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Math Help - polynomial root

  1. #1
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    polynomial root

    If we are told that a+\frac{b}{2}+\frac{c}{3}+\frac{d}{5}=-\frac{e}{6}, where a,b,c,d,e \in {R}.

    Prove that the polynomial f(x)=a+bx+cx^2+dx^4+ex^5 has at least one real zero.
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  2. #2
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    Quote Originally Posted by putnam120 View Post
    If we are told that a+\frac{b}{2}+\frac{c}{3}+\frac{d}{5}=-\frac{e}{6}, where a,b,c,d,e \in {R}.

    Prove that the polynomial f(x)=a+bx+cx^2+dx^4+ex^5 has at least one real zero.
    As:

    x \to \infty f(x) \to + \infty

    and:

    x \to -\infty f(x) \to - \infty

    f(x) as its continuous has a real root.

    In fact all odd order polynomial with real coefficients must have at
    least one real root.

    RonL
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  3. #3
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    Quote Originally Posted by putnam120 View Post
    If we are told that a+\frac{b}{2}+\frac{c}{3}+\frac{d}{5}=-\frac{e}{6}, where a,b,c,d,e \in {R}.

    Prove that the polynomial f(x)=a+bx+cx^2+dx^4+ex^5 has at least one real zero.
    Use mean value theorem for integral.
    Consider the continous function on [0,1], f(x)=a+bx+cx^2+dx^4+ex^5.

    By the integral mean value theorem there is a number c\in [0,1] such as,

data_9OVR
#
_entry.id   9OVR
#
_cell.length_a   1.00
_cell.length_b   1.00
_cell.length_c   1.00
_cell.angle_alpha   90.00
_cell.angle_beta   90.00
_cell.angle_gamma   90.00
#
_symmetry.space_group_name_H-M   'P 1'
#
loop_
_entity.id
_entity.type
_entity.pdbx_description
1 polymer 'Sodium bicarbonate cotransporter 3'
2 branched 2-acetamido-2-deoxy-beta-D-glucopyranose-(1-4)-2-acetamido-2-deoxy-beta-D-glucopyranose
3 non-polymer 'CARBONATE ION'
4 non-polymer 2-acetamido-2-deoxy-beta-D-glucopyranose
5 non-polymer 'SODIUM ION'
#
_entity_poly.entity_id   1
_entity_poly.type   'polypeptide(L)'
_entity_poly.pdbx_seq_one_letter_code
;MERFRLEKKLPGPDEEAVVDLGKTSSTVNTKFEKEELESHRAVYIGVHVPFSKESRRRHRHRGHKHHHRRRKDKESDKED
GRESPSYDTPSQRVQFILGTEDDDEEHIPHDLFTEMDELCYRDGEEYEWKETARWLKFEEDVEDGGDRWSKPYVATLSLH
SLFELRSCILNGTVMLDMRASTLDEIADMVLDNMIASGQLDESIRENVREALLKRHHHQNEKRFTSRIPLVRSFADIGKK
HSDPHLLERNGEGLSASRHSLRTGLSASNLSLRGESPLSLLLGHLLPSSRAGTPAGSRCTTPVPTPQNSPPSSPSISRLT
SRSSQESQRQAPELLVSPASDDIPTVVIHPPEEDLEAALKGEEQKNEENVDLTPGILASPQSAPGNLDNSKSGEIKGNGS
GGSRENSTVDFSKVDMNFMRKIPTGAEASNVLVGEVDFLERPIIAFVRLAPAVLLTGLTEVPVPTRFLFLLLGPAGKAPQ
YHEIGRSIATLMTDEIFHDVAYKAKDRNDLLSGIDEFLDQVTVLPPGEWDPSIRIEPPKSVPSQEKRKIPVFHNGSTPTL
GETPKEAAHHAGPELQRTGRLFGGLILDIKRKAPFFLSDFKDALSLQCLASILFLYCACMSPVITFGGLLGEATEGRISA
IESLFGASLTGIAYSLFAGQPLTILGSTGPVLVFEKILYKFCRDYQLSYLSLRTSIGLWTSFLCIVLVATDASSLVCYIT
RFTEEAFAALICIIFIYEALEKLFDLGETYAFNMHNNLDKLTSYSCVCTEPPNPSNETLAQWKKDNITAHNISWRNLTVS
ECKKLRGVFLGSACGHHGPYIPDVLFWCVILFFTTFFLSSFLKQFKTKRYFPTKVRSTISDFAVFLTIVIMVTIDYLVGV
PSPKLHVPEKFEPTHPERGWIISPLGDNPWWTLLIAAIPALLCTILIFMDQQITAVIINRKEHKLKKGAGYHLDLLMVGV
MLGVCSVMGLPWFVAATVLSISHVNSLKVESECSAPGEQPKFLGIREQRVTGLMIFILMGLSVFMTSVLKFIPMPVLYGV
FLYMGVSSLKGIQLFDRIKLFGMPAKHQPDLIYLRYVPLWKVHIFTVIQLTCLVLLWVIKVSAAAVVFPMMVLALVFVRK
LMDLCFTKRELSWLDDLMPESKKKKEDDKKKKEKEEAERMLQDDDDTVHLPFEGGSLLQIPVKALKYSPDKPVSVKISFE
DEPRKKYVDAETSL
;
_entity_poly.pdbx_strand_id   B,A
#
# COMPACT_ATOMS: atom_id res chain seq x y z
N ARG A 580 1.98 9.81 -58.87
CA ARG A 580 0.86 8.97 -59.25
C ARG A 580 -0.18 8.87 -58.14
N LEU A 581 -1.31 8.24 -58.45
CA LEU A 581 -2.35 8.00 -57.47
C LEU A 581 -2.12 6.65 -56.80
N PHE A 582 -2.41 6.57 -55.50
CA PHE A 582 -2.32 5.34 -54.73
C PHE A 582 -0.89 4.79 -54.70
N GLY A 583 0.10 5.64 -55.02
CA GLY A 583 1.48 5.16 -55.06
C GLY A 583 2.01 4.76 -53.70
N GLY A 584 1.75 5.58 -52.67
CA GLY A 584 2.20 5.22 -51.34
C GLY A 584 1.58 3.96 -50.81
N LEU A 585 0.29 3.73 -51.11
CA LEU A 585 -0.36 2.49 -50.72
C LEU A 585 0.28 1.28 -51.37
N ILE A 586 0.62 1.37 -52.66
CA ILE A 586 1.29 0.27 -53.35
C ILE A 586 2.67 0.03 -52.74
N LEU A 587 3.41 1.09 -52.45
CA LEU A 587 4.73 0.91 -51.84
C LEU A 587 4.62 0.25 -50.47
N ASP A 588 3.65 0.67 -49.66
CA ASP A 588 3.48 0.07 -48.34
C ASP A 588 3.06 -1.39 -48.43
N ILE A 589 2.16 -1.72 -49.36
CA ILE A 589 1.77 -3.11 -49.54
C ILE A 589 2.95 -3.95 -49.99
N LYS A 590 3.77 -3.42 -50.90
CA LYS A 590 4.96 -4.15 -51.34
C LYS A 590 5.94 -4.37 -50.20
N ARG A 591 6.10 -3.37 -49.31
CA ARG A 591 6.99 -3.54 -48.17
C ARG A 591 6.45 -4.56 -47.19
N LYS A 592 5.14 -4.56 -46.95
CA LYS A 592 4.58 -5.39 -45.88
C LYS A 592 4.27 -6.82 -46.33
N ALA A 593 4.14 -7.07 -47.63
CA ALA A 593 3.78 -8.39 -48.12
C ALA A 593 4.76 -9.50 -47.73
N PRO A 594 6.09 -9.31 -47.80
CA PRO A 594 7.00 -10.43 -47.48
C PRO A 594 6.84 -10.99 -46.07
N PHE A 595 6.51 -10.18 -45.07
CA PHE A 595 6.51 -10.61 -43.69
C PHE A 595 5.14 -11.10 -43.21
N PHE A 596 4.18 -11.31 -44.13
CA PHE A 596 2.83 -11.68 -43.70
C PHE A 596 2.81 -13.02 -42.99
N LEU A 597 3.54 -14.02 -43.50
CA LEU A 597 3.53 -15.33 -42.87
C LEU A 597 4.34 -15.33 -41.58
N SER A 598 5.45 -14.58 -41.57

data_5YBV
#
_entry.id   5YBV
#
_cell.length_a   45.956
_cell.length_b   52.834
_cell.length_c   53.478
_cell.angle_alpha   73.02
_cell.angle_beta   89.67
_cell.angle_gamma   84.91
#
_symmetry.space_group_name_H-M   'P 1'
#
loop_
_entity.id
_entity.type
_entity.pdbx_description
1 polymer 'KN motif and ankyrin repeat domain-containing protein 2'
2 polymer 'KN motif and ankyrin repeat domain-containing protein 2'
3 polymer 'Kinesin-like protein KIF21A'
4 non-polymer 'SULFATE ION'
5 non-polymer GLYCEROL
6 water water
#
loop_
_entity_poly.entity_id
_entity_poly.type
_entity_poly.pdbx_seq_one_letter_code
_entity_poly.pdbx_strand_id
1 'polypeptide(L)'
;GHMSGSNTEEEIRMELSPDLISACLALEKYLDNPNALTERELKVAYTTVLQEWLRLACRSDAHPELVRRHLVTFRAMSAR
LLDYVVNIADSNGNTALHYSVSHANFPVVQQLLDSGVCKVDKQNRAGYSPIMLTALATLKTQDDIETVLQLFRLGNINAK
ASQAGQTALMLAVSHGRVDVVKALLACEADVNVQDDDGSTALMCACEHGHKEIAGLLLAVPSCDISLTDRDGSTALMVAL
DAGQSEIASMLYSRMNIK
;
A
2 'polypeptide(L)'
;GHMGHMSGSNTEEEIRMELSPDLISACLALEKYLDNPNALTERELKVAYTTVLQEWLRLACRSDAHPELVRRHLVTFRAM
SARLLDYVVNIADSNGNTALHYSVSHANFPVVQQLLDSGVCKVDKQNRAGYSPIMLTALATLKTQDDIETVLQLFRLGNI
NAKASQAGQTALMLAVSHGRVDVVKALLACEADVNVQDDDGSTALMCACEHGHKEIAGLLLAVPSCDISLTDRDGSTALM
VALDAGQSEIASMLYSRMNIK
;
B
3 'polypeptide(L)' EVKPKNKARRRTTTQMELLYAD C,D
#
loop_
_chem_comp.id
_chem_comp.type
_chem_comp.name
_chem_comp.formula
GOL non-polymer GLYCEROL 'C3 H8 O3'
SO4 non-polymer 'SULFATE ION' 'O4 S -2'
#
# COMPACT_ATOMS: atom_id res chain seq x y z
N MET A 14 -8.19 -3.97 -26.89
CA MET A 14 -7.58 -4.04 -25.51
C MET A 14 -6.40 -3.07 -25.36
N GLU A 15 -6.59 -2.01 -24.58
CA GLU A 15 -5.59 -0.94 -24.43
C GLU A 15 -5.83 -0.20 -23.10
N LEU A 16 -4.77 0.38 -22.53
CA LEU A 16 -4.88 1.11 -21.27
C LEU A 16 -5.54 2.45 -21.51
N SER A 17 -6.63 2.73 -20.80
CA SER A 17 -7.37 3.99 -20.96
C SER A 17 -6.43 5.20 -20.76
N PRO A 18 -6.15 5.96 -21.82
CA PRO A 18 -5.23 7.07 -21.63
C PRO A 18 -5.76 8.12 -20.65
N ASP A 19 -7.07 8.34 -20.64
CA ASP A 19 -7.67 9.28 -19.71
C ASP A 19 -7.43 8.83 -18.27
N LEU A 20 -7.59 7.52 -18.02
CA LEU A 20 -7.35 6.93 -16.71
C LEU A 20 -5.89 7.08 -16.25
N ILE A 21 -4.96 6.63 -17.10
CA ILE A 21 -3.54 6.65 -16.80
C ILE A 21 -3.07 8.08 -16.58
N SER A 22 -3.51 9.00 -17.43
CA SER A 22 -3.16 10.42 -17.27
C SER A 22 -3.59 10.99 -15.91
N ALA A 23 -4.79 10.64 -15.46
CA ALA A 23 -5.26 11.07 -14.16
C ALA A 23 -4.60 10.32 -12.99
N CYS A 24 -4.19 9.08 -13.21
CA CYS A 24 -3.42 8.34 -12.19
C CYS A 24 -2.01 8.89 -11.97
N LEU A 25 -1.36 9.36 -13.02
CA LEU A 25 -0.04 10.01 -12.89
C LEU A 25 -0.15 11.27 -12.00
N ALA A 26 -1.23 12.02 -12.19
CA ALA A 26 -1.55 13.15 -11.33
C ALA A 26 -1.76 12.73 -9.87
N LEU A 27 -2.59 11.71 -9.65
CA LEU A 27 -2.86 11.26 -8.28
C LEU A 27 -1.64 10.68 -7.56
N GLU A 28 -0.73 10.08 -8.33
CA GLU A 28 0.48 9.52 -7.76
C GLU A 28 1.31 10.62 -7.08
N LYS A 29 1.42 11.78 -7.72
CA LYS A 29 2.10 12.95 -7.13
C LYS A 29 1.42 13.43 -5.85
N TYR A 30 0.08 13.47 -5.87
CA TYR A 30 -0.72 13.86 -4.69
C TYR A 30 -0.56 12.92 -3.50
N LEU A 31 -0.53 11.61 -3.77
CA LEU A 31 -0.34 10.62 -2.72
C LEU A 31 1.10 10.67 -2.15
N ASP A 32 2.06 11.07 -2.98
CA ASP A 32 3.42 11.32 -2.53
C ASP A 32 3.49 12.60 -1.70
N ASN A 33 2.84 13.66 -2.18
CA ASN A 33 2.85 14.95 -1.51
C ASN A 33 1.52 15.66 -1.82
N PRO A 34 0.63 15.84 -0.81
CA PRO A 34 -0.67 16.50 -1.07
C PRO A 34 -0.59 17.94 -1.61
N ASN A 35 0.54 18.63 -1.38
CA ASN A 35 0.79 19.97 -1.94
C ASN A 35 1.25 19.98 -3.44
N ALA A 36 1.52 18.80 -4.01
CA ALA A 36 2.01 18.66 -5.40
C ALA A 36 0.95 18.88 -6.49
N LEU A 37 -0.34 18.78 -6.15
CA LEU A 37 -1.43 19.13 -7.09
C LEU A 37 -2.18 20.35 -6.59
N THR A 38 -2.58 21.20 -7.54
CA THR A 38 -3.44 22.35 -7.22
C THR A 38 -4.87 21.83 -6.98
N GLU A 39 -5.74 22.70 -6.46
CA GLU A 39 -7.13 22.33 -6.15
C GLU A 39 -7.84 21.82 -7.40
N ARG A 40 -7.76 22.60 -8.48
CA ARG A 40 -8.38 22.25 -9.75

f(c)(1-0)=\int_0^1 a+bx+cx^2+dx^4+ex^5dx
    But that tells us that,
    f(c)=ax+\frac{bx^2}{2}+\frac{cx^3}{3}+\frac{dx^5}{  5}+\frac{ex^6}{6} \big|_0^1
    Evaluate,
    f(c)=a+\frac{b}{2}+\frac{c}{3}+\frac{d}{4}+\frac{e  }{6}=0
    Note only we know it has a solution we know it has a solution on the interval [0,1]
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  4. #4
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    Quote Originally Posted by CaptainBlank View Post

    In fact all odd order polynomial with real coefficients must have at
    least one real root.
    But how do you know that e\not = 0
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  5. #5
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    Quote Originally Posted by ThePerfectHacker View Post
    But how do you know that e\not = 0
    Well this partiular statement is independent of e as I said any odd order
    polynomial, but in this case yes I suppose e could in principle
    be zero.

    In fact I do have another method using Descartes rule of signs which
    does use the condition, which I beleive handles the possibility that
    e=0 (but I don't intend to check that now).

    RonL
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